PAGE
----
Second Test

West Indies v Australia 1998-1999

Toss: Australia. Test debuts: N. O. Perry, L. A. Roberts.

There can have been few more dramatic turnarounds in the history of Test cricket than this. Only Lara could have changed the course of the series after Trinidad, and he did so by defying odds and circumstances that would have crushed most men. On one fantastic, sunny, windy Sunday, Lara seduced the people of a bankrupt nation, resurrected his career as a batsman of rare gifts and reignited cricket throughout the Caribbean. He did it with an unforgettable double-century, which enabled West Indies to reach an imposing 431 and a lead of 175. It was, by universal consent, one of the great Test innings: Tony Cozier, the distinguished Barbadian commentator, thought it was the most significant ever by a West Indian.

But for the steely determination of Steve Waugh on the opening day, Lara would have put match out of the reach of the Australians much earlier. The most surprising aspect of Waugh's first hundred as Australian Test captain was that it took so long - two matches. Yet, while there was an inevitability about his run-gathering, the same could not be said for those around him. Only his brother Mark mustered the same spirited resistance. They added 112 for the fourth wicket, reviving memories of their epic stand of 231 on the same ground four years earlier. After Mark departed, Steve was compelled to manipulate the strike; he was the last out, for an even 100, against an attack again skilfully piloted by Walsh, on his way to another seven-wicket match return. But another West Indian disaster threatened when they closed on 37 for four.

Fourteen wickets had fallen on the first day and the same number would fall on the third. But on the second, there was not a solitary success for the Australians, despite the magnificent bowling of McGrath. Given the brittleness of the West Indian batting, this was a remarkable achievement, and Lara made special commendation of Adams for his selfless and highly intelligent support. Together, they put on 322, a West Indian record for the fifth wicket, but Adams replaced Collins, who retired hurt at 56 for four so, in all, 344 were added without loss. The previous record belonged to Garry Sobers and Seymour Nurse, with 265 against England at Headingley in 1966.

Lara was circumspect early on, but stepped up a gear to strike MacGill for two sixes in an over, and Blewett for four successive fours. He drove Warne for a third six, and hit 28 fours in all, batting for 469 minutes and 344 balls. It was his 11th century in Tests - but the first since June 1997 - and his third double. He gave a chance on 44, off McGrath, when Mark Waugh dropped him at slip, and could have been run out for 99 when Blewett demolished the stumps. The crowd decided he had safely completed a cheeky single before the third umpire delivered his verdict, which might have included an element of benefit of the doubt; only one camera was available. Lara had to be rescued by security men from the enveloping throng and then awaited the verdict on the boundary. No one knows how Sabina might have responded had he been given out. His double-century came without the same uncertainty but was greeted even more rapturously; one man ran on with a baby in his arms; another wore only a bandanna on his head. Lara sensibly retreated to the pavilion. He finally succumbed to McGrath early on the third morning, and the resolute Adams followed six short of his own century. McGrath finished with five in an innings for the third time running, but hardly anyone noticed.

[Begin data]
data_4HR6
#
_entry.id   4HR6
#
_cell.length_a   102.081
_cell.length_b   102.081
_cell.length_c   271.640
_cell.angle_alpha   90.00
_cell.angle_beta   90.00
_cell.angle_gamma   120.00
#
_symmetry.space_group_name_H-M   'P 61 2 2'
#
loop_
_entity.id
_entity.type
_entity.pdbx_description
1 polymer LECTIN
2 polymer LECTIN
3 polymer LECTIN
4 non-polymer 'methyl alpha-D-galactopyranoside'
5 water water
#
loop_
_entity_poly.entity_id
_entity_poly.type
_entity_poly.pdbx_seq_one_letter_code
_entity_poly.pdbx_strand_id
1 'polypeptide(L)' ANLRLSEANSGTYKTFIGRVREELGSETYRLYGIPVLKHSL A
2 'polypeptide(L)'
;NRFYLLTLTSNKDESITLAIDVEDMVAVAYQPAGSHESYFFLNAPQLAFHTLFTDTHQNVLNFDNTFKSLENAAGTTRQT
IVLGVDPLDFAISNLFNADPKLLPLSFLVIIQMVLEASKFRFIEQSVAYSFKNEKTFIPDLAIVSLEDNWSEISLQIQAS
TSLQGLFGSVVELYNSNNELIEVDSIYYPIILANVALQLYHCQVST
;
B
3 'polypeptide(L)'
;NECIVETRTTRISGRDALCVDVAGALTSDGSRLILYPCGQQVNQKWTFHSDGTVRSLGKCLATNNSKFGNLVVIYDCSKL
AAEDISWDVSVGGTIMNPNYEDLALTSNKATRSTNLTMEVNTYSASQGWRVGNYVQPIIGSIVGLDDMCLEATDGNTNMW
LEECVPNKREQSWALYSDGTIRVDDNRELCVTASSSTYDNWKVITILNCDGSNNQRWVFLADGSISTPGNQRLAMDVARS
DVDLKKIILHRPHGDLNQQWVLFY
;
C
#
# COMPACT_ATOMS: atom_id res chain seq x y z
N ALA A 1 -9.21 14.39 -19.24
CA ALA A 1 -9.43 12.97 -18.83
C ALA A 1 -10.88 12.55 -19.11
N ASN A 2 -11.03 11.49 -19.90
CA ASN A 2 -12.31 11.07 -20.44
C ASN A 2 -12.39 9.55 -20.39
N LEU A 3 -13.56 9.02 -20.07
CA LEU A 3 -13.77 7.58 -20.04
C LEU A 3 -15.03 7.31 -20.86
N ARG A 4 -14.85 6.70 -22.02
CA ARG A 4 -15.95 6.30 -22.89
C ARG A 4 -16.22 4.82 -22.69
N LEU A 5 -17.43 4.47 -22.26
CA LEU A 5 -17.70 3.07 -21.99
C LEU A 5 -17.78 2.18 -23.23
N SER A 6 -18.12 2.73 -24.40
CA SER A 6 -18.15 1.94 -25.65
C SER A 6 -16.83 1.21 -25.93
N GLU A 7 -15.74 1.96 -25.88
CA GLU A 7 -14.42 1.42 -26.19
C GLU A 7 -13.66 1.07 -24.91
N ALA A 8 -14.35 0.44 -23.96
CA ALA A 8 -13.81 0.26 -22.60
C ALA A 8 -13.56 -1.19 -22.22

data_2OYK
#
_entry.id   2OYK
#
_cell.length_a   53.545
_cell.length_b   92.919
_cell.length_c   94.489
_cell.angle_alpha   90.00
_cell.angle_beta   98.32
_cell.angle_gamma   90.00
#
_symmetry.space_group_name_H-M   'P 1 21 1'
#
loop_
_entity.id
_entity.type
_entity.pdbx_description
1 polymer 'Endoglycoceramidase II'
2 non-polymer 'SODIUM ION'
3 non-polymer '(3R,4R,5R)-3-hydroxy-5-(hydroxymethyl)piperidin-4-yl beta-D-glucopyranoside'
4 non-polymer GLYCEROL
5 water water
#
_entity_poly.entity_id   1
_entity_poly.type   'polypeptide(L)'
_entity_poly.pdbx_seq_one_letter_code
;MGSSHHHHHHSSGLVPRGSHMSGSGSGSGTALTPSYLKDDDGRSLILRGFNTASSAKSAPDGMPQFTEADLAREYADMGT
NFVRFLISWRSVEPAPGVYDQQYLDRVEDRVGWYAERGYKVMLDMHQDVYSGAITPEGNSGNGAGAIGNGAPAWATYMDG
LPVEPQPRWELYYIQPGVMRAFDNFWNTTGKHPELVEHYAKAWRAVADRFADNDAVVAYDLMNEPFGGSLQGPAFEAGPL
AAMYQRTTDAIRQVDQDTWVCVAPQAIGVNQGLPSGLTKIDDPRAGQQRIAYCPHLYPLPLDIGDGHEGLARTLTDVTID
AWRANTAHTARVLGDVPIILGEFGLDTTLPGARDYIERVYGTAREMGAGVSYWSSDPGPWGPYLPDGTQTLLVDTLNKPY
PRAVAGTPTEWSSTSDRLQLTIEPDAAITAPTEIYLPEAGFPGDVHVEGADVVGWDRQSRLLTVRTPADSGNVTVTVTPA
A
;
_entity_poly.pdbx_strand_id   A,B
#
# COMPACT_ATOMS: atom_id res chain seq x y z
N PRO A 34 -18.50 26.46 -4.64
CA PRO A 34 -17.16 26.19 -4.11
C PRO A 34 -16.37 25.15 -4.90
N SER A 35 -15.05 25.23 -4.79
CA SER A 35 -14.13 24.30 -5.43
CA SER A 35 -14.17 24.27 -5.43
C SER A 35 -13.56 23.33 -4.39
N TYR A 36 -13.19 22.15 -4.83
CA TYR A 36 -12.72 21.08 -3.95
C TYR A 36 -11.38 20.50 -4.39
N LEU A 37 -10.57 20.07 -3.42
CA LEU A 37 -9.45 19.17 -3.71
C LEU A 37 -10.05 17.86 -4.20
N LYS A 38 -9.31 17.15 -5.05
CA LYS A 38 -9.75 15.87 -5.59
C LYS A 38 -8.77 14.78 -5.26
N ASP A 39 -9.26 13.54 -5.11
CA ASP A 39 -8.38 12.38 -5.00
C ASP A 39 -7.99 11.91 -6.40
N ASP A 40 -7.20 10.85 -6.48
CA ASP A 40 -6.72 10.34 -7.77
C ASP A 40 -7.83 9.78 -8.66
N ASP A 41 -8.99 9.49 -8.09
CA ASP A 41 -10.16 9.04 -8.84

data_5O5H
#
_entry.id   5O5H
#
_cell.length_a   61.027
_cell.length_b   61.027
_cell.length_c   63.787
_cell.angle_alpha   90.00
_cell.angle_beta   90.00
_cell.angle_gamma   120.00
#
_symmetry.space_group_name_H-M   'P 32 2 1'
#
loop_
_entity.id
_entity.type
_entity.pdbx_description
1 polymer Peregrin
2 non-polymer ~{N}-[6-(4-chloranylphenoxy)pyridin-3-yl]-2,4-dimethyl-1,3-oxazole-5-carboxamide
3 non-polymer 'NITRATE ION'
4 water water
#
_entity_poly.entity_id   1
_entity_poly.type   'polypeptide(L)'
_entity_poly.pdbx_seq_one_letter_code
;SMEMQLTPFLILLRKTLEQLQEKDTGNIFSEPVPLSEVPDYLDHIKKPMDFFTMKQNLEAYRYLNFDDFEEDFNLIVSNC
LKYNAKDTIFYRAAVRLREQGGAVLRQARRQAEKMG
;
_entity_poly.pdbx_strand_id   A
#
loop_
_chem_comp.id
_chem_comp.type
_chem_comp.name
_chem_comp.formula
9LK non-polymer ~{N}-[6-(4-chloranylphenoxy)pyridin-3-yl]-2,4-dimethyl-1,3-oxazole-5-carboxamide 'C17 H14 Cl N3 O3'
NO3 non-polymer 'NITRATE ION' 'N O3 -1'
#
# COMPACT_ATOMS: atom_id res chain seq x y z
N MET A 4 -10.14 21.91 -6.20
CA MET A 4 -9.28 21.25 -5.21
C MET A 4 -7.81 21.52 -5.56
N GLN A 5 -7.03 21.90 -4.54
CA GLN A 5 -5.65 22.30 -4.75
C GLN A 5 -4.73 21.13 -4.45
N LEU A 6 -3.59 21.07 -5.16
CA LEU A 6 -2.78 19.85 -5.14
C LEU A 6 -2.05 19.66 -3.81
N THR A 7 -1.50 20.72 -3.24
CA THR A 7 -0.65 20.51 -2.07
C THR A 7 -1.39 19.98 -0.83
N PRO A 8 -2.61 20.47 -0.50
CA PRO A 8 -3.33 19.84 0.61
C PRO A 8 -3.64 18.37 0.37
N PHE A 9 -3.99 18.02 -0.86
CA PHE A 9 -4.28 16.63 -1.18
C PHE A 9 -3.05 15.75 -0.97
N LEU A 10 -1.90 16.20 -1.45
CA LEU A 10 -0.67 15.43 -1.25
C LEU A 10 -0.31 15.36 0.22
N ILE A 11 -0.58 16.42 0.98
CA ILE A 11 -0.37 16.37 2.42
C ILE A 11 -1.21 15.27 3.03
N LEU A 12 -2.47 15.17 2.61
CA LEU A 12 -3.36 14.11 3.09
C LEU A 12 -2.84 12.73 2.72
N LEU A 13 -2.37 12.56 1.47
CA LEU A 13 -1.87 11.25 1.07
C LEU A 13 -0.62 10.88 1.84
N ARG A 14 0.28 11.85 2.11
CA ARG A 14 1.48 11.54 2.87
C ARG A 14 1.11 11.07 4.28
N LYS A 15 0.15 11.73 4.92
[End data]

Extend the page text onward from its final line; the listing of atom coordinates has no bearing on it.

Devastated at being put to the sword by Lara, the Australians offered no resistance in the second innings. Off-spinner Nehemiah Perry celebrated his debut in front of his home crowd by taking five for 70, with some assistance from a splendid pitch. The square had been impressively relaid after the highly embarrassing abandonment of the England Test the previous year. West Indies needed only three runs to complete an overwhelming victory, and level the series, early on the fourth morning.

Man of the Match: B. C. Lara.

Close of Play: First day, West Indies 37-4 (Lara 7*, Collins 1*); Second day, West Indies 377-4 (Lara 212*, Adams 88*); Third day, Australia 157-8 (Gillespie 7*).

© John Wisden & Co